Blight estimates that in 2011 the DOT placed on the order of 10 thin overlay projects with the 9.5-mm SMA mix. “A lot of them are mill-and-inlay jobs where we place a 1.5-inch surface course,” he says.
HMA Ultra-Thin in Michigan
In Michigan, the DOT uses an HMA ultra-thin surface treatment that is typically placed at 83 pounds per square yard, or approximately 3/4-inch thick, says Kevin Kennedy, a preventive maintenance engineer with the Michigan DOT.
Kennedy says an agency needs to take care in selecting roads for a thin overlay. “The existing pavement should exhibit a good base condition and a uniform cross-section,” he says. “The visible surface distress may include slight raveling, minor surface irregularities and a slightly polished surface. The cross-sections should be free of ruts or distortions.”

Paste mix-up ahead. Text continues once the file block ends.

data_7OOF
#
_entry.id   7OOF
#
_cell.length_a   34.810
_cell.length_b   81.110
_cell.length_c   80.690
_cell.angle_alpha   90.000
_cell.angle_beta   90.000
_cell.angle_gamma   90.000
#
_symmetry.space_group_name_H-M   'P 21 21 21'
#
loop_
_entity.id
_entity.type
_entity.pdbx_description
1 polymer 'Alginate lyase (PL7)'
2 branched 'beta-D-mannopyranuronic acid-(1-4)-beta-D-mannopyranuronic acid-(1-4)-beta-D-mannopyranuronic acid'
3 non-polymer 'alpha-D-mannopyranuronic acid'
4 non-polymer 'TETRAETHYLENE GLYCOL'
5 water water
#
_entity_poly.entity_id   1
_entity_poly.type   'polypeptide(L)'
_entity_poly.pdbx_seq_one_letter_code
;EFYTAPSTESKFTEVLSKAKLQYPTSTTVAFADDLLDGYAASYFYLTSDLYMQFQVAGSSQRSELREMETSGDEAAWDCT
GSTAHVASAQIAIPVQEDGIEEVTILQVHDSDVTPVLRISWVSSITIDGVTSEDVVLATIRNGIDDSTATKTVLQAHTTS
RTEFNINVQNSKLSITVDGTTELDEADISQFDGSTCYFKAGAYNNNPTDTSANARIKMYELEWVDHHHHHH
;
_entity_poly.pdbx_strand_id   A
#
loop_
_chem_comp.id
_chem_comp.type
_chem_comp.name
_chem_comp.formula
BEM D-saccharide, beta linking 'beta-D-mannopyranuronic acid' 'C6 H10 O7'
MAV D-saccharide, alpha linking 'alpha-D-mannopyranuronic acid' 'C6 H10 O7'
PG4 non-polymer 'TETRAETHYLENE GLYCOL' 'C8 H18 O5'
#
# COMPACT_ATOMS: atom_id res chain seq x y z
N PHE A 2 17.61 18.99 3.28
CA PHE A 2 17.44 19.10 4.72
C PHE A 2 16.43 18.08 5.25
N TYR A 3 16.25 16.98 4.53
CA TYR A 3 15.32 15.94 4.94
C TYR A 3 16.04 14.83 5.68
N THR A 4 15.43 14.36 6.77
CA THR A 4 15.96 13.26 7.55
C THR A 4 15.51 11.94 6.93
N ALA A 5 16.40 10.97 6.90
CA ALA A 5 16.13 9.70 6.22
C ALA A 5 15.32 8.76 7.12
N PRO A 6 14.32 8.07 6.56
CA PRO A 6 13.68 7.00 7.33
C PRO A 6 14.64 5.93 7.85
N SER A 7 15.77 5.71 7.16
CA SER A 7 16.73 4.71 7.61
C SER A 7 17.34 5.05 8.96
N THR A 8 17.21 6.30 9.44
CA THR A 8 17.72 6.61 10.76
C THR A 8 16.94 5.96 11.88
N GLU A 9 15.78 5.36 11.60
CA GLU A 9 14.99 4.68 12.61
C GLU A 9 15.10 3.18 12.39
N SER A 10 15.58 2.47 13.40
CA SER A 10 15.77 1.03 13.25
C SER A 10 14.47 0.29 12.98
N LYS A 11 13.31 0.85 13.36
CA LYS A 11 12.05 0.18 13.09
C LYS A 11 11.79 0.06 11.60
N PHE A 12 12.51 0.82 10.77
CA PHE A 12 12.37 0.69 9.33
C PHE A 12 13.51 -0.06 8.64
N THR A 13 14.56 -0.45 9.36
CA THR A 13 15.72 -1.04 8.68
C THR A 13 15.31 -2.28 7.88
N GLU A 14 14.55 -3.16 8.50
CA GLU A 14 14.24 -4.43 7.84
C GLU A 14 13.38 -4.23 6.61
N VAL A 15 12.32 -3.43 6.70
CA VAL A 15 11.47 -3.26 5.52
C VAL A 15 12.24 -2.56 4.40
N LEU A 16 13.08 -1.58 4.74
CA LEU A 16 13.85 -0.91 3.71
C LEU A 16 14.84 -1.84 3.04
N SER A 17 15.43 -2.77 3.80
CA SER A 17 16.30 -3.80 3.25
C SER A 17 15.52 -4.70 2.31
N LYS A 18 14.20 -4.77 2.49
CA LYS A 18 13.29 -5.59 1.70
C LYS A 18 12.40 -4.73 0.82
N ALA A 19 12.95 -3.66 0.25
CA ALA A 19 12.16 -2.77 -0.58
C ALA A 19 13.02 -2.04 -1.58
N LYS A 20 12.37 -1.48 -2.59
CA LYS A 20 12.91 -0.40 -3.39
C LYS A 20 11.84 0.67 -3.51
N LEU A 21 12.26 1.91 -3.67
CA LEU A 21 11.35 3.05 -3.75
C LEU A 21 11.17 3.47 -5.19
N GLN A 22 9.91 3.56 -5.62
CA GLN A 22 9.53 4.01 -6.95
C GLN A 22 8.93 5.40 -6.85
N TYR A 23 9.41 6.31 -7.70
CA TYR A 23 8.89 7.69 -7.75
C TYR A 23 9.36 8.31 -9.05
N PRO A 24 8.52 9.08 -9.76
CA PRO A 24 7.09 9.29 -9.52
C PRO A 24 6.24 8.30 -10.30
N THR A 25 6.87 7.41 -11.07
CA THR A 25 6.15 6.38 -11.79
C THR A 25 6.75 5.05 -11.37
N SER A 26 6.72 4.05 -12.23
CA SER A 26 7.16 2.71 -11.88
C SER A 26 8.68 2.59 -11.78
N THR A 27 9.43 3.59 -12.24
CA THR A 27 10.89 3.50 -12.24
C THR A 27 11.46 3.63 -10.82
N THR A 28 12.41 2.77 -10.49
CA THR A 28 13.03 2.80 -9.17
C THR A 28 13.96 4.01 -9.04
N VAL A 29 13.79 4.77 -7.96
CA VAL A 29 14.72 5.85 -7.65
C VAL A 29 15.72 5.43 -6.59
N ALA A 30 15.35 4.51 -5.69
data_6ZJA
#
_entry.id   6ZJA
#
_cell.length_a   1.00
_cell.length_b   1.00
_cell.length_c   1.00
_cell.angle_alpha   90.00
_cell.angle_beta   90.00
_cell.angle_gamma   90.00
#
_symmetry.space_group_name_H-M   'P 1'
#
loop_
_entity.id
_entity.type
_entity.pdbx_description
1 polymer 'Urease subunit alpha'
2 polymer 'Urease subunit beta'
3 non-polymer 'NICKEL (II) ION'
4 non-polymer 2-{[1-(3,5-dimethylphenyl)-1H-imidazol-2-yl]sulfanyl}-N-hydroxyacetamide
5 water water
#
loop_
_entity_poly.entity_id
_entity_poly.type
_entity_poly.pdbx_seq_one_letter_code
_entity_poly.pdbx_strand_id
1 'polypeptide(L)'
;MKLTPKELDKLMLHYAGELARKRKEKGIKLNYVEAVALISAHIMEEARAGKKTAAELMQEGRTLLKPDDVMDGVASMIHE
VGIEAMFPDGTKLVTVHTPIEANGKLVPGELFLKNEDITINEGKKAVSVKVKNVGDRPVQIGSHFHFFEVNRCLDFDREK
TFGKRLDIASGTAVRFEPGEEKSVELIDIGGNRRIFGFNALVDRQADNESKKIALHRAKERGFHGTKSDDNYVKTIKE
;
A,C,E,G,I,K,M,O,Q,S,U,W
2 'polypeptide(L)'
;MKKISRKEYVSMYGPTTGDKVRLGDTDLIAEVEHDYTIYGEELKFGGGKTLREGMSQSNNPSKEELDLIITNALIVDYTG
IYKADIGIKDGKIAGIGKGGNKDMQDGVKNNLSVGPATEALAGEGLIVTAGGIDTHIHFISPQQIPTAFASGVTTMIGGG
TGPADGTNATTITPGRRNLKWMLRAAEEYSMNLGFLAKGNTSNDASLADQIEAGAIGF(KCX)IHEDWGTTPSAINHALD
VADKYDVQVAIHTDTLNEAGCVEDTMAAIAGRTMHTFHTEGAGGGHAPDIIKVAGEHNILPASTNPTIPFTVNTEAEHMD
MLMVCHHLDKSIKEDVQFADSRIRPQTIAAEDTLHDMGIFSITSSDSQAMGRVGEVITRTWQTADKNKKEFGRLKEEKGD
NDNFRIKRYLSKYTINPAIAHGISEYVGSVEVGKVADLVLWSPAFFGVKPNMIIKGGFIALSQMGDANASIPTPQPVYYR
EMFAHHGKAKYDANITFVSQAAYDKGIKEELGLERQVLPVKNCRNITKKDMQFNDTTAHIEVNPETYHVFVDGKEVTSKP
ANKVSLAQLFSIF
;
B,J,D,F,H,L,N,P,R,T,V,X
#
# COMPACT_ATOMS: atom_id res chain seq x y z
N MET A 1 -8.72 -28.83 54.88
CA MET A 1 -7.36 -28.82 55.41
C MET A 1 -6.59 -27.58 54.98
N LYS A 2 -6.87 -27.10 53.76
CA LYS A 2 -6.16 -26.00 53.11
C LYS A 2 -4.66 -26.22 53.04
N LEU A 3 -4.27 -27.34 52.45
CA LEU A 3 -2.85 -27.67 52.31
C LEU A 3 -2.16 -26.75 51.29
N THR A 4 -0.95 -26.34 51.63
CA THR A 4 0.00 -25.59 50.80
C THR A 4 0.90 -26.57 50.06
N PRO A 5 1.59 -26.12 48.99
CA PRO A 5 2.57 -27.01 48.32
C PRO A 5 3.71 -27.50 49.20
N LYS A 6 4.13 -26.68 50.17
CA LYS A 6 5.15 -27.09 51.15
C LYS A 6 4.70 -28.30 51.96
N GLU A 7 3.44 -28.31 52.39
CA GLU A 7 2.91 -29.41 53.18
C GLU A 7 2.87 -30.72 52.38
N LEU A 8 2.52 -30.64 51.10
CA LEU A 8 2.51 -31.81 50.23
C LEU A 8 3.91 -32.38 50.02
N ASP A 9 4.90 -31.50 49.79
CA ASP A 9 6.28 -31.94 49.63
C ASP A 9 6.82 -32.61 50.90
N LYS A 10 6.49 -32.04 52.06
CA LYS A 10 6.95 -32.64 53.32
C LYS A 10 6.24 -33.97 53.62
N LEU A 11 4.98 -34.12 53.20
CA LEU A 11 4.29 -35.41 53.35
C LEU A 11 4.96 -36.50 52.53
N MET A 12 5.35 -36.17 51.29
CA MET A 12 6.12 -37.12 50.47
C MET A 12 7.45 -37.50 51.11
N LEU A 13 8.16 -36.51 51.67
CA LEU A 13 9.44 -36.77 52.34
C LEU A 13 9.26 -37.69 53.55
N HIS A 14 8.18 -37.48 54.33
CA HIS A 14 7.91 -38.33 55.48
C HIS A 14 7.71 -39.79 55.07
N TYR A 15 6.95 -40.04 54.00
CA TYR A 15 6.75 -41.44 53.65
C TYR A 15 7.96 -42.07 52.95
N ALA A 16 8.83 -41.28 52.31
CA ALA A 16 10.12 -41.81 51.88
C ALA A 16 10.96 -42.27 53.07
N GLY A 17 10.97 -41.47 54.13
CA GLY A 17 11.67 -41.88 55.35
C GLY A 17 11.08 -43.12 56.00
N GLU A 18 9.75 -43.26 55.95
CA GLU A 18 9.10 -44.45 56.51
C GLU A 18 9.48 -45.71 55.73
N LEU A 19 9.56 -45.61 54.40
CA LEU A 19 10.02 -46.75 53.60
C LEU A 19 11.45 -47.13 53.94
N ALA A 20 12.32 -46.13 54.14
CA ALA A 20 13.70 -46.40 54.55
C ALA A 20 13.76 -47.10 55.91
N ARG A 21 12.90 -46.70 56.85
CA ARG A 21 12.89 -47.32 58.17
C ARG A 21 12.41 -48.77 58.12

Michigan’s HMA ultra-thin surface treatment protects the remaining pavement structure, slows the rate of deterioration, corrects minor surface irregularities, improves skid resistance and improves ride quality, Kennedy says.
Michigan does impose a crushed aggregate requirement for the HMA ultra-thin overlays. For high-volume roads, the minimum crushed content is 95 percent; for medium-volume roads, the requirement is 75 percent; and for low-volume roads, it is 50 percent. The top-size aggregate is 3/8 inch. Similarly, the binder grades vary, depending on traffic volumes. For low-volume roads, Michigan specifies a PG 64-22; for medium volumes, it’s PG 64-28P; and for high-volume roads, the requirement is PG 70-22P.
Thin overlays are succeeding in this country because they work and they’re cost-effective. A road manager just needs to take care in selecting which roads get thin overlays, and choose a well-proven mix design.
Original source: http://www.betterroads.com/napa-section/?pg=1